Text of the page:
Art by Leah Bae
Pepperdine is a unique environment for relationships, given the Christian nature of a university that inspires serious, often life-long relationships among students.
Many find Pepperdine conducive to long-term relationships, but Kelly Haer, director of Relationship IQ, said it’s not always conducive to casual dating. Haer said the smaller community of Pepperdine often creates a fishbowl effect where students feel they are being watched. This sense of scrutiny often makes casual dating a rarity.
“In a Christian environment, people feel a greater sense of pressure with the ‘Ring by Spring’ culture — to be engaged by spring of senior year — and that can accelerate relationships,” Haer said. “You end up with an environment where you have fewer casual dating relationships and more serious, focused relationships.”
Haer said she believes romantic relationships could be more challenging given Pepperdine’s small community.
Chaplain Sara Barton wrote in an email that weddings are no longer permitted at Pepperdine as of 2019, but they used to be numerous. There were as many as 83 weddings at Pepperdine from 2001 to 2002. The number of yearly weddings on campus remained relatively stable until 2011, when they began to drop to an average of 13 weddings per year.
Twelve percent of Seaver students polled said they met their significant other at Pepperdine, with only 36% stating they were in a relationship, in an October Graphic survey with 25 participants. Thirty-two percent said they had marriage plans in the future, and 68% said they believed students met their significant others at Pepperdine.
Alumna Elizabeth Hanley (2018) said she met her long-term boyfriend, alumnus Justin Lew (2018), while working as an intern for Relationship IQ. Lew said before he met Hanley, he was quite pessimistic about relationships at Pepperdine. He worked closely with Hanley on Relationship IQ projects, which sparked his interest in creating a closer relationship with her.
“There’s more to Elizabeth than I knew, and I wanted to know her more deeply than just the surface-level friendship,” Lew said.
Hanley said she liked Lew but placed him in the friend zone, turning him down when he asked her out. Despite not wanting to date him, she did want to remain friends.
“I was fine with that,” Lew said. “I actually wanted to get to know her even though she wasn’t interested.”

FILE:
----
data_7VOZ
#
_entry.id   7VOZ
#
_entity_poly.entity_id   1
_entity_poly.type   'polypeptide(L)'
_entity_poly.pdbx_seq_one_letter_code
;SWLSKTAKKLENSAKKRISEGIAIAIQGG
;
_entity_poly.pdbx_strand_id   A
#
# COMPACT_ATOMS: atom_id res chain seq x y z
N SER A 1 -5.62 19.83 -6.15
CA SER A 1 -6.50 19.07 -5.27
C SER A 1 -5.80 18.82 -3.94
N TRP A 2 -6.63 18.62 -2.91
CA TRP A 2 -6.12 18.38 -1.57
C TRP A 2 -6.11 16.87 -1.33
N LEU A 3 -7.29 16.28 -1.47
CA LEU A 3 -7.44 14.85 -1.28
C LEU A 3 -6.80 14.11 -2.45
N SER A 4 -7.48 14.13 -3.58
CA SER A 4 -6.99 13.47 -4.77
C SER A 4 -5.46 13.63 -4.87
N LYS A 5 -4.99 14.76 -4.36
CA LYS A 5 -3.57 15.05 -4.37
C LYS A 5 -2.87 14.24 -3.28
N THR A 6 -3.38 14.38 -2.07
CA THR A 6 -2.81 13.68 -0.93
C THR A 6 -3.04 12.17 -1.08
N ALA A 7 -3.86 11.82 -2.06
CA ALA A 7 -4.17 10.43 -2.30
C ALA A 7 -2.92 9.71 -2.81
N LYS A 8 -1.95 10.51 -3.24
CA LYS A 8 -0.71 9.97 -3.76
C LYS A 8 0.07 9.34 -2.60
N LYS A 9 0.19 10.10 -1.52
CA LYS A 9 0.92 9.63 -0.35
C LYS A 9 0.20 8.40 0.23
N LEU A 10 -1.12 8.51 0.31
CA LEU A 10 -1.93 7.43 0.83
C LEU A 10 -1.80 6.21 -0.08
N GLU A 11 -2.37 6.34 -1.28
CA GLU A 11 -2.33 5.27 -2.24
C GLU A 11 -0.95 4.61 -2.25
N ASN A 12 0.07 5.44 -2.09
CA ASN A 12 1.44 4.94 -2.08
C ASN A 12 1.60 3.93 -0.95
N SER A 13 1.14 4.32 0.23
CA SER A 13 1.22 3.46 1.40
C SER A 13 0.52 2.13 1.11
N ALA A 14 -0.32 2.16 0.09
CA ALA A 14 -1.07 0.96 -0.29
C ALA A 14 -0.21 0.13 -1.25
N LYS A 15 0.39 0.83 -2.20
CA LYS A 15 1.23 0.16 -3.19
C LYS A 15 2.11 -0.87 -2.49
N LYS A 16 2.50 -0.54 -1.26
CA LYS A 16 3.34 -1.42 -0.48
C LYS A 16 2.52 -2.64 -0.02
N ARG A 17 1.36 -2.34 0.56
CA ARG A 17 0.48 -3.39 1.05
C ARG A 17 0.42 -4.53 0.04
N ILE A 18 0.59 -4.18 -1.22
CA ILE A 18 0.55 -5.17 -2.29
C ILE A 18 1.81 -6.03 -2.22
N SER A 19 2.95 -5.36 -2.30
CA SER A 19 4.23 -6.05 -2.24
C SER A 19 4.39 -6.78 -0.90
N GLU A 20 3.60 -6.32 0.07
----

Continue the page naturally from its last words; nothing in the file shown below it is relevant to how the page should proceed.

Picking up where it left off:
Hanley said as their friendship grew stronger, her resolve to keep him in the friend zone weakened, and they eventually started dating. They have now been happily dating for three years.
Alumni Nicholas (1999) and Casey (1999) Sage met at Pepperdine in 1997. Casey Sage said they were friends before they began dating for five years, and they married four years after graduation.
“We just celebrated 17 years together this year,” Nicholas Sage said. “We have a son who’s going to be 14 this week, and then we have a daughter who’s 11.”
Casey Sage said she and her husband are heavily involved in activities at their kids’ schools. They believe in strong family connections built through healthy relationships and involvement in family life.
Junior Katie Thompson met her girlfriend, junior Samantha Miller — a staff artist for the Graphic — in sixth grade in McKinney, Texas, where they both grew up. Thompson said they became close friends throughout high school, and then senior year, they began dating.
Miller said she originally started college at Brigham Young University as Thompson began at Pepperdine. The distance was a challenge they navigated through communicating regularly.
“BYU is not welcoming of their LGBT community at all; it is in fact an expellable offense,” Miller said.
Miller said the expellable offense of being LGBTQ+ at BYU was a deciding factor that led to Miller’s transfer to Pepperdine. She said she also wanted to be closer to Thompson, and her transfer to Pepperdine has only strengthened their relationship.
“Everything’s been more conducive than BYU,” Thompson said. “It’s just a different culture, and even if Pepperdine isn’t perfect as far as acceptance, I think we’ve had a lot more anxiety with either of our families than Pepperdine.”
Thompson said while Pepperdine has a long way to go with acceptance of LGBTQ+ relationships, it has also made positive progress. Hanley said Pepperdine is such a loving Christian environment that it naturally becomes favorable to all types of relationships.
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Contact Christin Karr via Twitter: @Christin_Karr or by email: firstname.lastname@example.org